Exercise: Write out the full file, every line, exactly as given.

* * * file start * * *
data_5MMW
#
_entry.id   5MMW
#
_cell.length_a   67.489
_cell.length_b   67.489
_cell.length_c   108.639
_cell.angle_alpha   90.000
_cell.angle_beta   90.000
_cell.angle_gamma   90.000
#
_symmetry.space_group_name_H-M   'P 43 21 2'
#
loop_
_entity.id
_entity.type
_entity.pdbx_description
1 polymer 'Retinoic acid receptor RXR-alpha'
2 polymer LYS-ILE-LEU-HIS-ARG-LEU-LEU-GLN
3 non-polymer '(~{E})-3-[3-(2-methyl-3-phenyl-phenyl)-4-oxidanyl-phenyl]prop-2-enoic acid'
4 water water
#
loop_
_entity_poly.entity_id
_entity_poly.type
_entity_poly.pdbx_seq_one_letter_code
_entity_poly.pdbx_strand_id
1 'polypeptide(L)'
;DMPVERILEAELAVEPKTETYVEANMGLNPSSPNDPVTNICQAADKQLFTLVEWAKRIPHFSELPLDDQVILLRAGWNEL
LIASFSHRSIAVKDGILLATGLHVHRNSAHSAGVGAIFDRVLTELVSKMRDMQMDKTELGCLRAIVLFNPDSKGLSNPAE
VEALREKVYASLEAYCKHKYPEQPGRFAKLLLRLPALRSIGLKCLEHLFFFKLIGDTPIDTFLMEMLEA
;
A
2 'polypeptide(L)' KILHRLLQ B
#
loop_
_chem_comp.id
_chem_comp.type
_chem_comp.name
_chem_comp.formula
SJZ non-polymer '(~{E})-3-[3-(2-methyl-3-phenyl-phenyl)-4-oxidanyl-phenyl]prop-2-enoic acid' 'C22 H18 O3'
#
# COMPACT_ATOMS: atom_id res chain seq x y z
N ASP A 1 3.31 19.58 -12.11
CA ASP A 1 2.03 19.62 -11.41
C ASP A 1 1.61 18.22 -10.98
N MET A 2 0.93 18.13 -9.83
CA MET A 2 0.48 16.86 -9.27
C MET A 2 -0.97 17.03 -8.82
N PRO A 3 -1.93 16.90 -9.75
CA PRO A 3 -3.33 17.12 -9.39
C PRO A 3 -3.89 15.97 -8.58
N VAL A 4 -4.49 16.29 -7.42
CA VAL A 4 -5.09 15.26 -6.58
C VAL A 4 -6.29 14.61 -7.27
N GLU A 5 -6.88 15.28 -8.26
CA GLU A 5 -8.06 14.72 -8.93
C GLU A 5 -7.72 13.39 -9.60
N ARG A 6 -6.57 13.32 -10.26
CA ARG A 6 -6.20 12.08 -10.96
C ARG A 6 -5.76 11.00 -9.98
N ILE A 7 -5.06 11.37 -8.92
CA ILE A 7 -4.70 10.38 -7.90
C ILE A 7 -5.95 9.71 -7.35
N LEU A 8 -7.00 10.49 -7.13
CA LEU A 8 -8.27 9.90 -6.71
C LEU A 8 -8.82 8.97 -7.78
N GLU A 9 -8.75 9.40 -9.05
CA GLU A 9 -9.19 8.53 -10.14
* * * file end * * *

data_5MMW
#
_entry.id   5MMW
#
_cell.length_a   67.489
_cell.length_b   67.489
_cell.length_c   108.639
_cell.angle_alpha   90.000
_cell.angle_beta   90.000
_cell.angle_gamma   90.000
#
_symmetry.space_group_name_H-M   'P 43 21 2'
#
loop_
_entity.id
_entity.type
_entity.pdbx_description
1 polymer 'Retinoic acid receptor RXR-alpha'
2 polymer LYS-ILE-LEU-HIS-ARG-LEU-LEU-GLN
3 non-polymer '(~{E})-3-[3-(2-methyl-3-phenyl-phenyl)-4-oxidanyl-phenyl]prop-2-enoic acid'
4 water water
#
loop_
_entity_poly.entity_id
_entity_poly.type
_entity_poly.pdbx_seq_one_letter_code
_entity_poly.pdbx_strand_id
1 'polypeptide(L)'
;DMPVERILEAELAVEPKTETYVEANMGLNPSSPNDPVTNICQAADKQLFTLVEWAKRIPHFSELPLDDQVILLRAGWNEL
LIASFSHRSIAVKDGILLATGLHVHRNSAHSAGVGAIFDRVLTELVSKMRDMQMDKTELGCLRAIVLFNPDSKGLSNPAE
VEALREKVYASLEAYCKHKYPEQPGRFAKLLLRLPALRSIGLKCLEHLFFFKLIGDTPIDTFLMEMLEA
;
A
2 'polypeptide(L)' KILHRLLQ B
#
loop_
_chem_comp.id
_chem_comp.type
_chem_comp.name
_chem_comp.formula
SJZ non-polymer '(~{E})-3-[3-(2-methyl-3-phenyl-phenyl)-4-oxidanyl-phenyl]prop-2-enoic acid' 'C22 H18 O3'
#
# COMPACT_ATOMS: atom_id res chain seq x y z
N ASP A 1 3.31 19.58 -12.11
CA ASP A 1 2.03 19.62 -11.41
C ASP A 1 1.61 18.22 -10.98
N MET A 2 0.93 18.13 -9.83
CA MET A 2 0.48 16.86 -9.27
C MET A 2 -0.97 17.03 -8.82
N PRO A 3 -1.93 16.90 -9.75
CA PRO A 3 -3.33 17.12 -9.39
C PRO A 3 -3.89 15.97 -8.58
N VAL A 4 -4.49 16.29 -7.42
CA VAL A 4 -5.09 15.26 -6.58
C VAL A 4 -6.29 14.61 -7.27
N GLU A 5 -6.88 15.28 -8.26
CA GLU A 5 -8.06 14.72 -8.93
C GLU A 5 -7.72 13.39 -9.60
N ARG A 6 -6.57 13.32 -10.26
CA ARG A 6 -6.20 12.08 -10.96
C ARG A 6 -5.76 11.00 -9.98
N ILE A 7 -5.06 11.37 -8.92
CA ILE A 7 -4.70 10.38 -7.90
C ILE A 7 -5.95 9.71 -7.35
N LEU A 8 -7.00 10.49 -7.13
CA LEU A 8 -8.27 9.90 -6.71
C LEU A 8 -8.82 8.97 -7.78
N GLU A 9 -8.75 9.40 -9.05
CA GLU A 9 -9.19 8.53 -10.14